Originally Posted by jboileau
Just curious if there are settings worth exploring from the defaults? Sometimes defaults are meant to be a good starting point and to work with the vast majority of TVs and AVRs. But which are worth trying out to see if it makes a difference in a particuler setup. For example, is it worth changing deep color to anything else than off?
Pick an explicit output resolution (e.g., 1080p) instead of Auto. Pick an explicit HDMI Color Space setting instead of Auto. You can leave Auto for 1080p/24 and for 3D Mode.
There is no pat answer as to the best combo of HDMI Color Space and Deep Color settings. It depends on details of how your AVR and Display handle the video -- which may mean picking settings that avoid bugs in them. To start, try HDMI Color Space YCbCr 4:4:4 and Deep Color 36-bit.
If you search the BDP-93 thread for a post by me discussing "Ratatouille", Blu-ray, you'll find one suggested method of deciding which combo works "best" for your gear. If you can not spot a reason to prefer the higher Deep Color settings, then leave it OFF as that puts less bandwidth on the HDMI cable (less chance of handshake problems cropping up).
Pick an explicit choice for HDMI Audio -- either LPCM or Bitstream at your preference -- rather than Auto. If you pick LPCM, then you can leave Secondary Audio ON all the time without risk of audio quality loss. If you pick Bitstream, then only turn on Secondary Audio when you want to use a disc feature that needs it (usually a PIcture in Picture Commentary track on a Blu-ray disc).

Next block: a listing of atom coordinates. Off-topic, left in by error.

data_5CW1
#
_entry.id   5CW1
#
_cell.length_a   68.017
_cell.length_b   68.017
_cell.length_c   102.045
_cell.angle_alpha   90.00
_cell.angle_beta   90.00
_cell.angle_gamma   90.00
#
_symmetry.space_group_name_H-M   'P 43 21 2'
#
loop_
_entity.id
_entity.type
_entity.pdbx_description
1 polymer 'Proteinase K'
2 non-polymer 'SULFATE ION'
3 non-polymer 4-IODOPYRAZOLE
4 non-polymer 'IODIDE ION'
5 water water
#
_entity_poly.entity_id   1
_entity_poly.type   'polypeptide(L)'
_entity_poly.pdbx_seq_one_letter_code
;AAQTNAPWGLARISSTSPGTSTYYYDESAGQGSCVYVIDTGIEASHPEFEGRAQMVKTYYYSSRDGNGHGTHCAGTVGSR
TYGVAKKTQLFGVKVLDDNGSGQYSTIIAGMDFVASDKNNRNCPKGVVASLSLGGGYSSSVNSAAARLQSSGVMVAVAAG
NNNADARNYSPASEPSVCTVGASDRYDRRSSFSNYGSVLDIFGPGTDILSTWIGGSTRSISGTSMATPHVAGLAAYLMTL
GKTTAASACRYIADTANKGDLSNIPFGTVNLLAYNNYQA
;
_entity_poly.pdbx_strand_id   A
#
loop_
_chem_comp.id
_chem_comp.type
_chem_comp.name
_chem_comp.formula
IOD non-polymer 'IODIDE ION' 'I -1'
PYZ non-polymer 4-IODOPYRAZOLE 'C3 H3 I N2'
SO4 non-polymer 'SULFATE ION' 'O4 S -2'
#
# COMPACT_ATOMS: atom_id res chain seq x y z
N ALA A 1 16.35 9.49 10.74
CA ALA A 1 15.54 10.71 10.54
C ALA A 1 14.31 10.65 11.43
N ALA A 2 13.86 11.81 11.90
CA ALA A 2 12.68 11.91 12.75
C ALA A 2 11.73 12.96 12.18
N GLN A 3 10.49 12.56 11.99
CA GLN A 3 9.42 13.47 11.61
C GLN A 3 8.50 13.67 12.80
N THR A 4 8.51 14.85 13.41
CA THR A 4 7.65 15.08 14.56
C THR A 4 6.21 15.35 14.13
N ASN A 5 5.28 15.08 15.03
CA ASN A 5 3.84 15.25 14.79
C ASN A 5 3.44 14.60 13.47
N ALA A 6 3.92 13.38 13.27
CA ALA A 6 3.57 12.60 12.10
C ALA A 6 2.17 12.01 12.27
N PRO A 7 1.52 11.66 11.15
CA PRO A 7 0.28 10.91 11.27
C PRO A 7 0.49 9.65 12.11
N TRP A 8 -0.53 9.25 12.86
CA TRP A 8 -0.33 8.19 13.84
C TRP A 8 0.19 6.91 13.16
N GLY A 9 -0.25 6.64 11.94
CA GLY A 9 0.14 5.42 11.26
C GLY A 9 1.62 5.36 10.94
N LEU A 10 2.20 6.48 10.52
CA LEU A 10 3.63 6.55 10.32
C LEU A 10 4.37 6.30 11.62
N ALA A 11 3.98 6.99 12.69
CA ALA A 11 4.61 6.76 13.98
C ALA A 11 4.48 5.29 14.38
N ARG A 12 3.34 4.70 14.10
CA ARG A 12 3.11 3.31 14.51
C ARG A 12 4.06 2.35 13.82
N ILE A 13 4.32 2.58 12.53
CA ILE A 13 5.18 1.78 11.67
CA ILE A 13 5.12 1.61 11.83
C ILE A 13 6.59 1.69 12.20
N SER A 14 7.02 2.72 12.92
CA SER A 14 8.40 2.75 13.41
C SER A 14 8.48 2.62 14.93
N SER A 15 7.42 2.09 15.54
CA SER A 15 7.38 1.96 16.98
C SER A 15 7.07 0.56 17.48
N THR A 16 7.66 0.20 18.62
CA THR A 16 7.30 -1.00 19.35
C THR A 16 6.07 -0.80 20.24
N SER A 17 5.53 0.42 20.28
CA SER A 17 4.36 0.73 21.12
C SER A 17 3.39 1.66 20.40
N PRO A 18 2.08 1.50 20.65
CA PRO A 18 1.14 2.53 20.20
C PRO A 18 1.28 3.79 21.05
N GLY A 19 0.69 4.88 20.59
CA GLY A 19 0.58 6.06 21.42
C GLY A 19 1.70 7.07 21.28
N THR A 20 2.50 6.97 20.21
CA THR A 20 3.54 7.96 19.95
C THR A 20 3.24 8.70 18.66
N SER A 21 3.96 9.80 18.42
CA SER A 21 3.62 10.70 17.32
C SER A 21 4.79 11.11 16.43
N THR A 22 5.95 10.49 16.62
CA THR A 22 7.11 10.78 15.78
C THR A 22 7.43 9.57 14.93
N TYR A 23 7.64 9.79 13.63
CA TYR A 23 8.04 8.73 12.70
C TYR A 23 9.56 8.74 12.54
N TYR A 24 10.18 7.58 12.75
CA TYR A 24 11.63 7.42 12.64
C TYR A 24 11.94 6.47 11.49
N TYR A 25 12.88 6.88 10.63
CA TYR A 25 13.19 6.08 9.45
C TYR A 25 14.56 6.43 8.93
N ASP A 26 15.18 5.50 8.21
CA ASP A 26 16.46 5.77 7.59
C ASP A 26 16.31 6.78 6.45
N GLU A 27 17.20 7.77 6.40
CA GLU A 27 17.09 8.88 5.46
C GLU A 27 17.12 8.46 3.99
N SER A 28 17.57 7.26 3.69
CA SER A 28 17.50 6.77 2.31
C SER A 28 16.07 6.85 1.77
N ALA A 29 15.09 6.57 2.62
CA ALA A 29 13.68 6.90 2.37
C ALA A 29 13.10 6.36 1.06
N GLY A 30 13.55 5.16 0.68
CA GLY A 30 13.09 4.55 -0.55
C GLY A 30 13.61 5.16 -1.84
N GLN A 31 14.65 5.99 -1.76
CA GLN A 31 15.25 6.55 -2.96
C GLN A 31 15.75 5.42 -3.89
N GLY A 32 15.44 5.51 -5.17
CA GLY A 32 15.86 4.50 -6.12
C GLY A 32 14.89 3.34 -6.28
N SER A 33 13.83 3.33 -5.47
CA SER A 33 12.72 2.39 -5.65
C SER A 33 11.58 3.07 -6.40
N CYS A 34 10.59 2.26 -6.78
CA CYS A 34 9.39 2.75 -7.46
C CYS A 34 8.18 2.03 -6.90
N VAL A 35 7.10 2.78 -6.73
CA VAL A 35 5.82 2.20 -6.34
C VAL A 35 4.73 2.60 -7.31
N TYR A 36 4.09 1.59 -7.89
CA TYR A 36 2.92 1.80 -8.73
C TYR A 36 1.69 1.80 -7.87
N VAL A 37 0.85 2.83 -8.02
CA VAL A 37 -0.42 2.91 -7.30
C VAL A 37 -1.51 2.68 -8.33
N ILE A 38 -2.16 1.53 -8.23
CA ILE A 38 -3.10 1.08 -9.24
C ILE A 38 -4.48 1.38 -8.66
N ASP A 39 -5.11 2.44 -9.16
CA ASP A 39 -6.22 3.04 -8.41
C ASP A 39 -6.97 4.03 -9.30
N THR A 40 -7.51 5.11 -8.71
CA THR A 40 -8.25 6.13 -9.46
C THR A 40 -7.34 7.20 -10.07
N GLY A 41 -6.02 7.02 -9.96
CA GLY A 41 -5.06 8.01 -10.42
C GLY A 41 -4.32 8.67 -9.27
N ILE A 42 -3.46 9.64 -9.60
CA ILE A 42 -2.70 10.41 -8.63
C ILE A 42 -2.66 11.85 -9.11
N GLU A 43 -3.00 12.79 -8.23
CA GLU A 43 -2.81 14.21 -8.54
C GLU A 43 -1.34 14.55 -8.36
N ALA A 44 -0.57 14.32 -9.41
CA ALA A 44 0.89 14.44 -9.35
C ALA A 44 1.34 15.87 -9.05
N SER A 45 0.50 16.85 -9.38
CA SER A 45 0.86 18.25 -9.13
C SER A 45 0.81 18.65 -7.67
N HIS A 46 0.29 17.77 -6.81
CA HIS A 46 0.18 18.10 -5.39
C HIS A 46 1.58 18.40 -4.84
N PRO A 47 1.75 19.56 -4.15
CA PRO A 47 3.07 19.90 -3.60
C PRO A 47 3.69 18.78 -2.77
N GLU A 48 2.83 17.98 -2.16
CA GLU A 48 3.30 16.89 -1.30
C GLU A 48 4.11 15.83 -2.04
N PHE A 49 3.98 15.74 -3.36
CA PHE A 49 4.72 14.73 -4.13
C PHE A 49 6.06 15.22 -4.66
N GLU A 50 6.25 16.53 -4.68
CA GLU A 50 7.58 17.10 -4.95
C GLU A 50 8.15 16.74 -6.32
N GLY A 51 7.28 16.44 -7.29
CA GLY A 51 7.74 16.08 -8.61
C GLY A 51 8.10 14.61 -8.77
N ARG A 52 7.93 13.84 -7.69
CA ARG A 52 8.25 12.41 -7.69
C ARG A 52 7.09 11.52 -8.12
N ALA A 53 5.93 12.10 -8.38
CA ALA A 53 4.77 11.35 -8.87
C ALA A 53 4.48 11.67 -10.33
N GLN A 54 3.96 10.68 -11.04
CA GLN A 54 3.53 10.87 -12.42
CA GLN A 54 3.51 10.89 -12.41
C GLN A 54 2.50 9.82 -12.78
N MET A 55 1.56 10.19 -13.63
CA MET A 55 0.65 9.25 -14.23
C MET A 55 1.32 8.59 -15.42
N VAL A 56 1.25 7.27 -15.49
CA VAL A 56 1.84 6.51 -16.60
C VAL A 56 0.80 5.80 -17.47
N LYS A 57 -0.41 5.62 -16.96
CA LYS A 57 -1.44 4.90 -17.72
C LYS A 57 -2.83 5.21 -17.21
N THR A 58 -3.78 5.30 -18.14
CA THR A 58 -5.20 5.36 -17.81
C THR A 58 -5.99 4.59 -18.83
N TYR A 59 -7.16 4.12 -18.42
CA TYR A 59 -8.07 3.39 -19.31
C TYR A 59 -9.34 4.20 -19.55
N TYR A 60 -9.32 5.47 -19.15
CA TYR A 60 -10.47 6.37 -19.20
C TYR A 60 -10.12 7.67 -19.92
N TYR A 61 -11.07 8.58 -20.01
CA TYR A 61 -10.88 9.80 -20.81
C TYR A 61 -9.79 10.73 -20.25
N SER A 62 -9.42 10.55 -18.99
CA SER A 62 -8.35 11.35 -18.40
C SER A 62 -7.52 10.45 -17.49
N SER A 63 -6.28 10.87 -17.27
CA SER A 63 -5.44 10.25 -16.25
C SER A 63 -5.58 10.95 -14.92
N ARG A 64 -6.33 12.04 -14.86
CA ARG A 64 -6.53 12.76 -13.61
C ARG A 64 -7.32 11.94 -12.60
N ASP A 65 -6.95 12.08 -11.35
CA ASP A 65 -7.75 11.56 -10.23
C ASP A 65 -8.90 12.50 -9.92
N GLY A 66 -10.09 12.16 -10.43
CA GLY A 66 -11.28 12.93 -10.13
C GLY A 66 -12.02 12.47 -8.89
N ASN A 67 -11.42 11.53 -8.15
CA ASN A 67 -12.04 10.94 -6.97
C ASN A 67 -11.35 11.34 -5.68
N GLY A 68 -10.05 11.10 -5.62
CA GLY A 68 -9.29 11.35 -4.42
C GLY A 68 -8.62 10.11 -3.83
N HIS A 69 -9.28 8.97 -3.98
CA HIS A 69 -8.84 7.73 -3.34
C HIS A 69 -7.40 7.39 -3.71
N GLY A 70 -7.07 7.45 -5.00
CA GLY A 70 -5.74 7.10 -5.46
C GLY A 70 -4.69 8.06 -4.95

I suggest you leave the Picture Adjustment settings at their factory default (0) values. Make all video adjustments for calibration or personal preference in your Display. Use the Picture Adjustment settings (such as Noise Reduction) if you need an adjustment that the Display can not provide.
It is wise to get familiar with a good audio and a good video calibration disc so that you can check and make sure there isn't some silly setup mistake that you've overlooked. Modern TVs have a ton of screwy settings all described as "enhancements", most all of which should be taken out and shot. Do check that you've disabled such stuff, and use the calibration discs to verify that things are basically working correctly -- i.e., that you haven't missed a setting that still needs to be shot. I recommend Spears & Munsil, Blu-ray for video and the AIX Audio Calibration, Blu-ray for audio.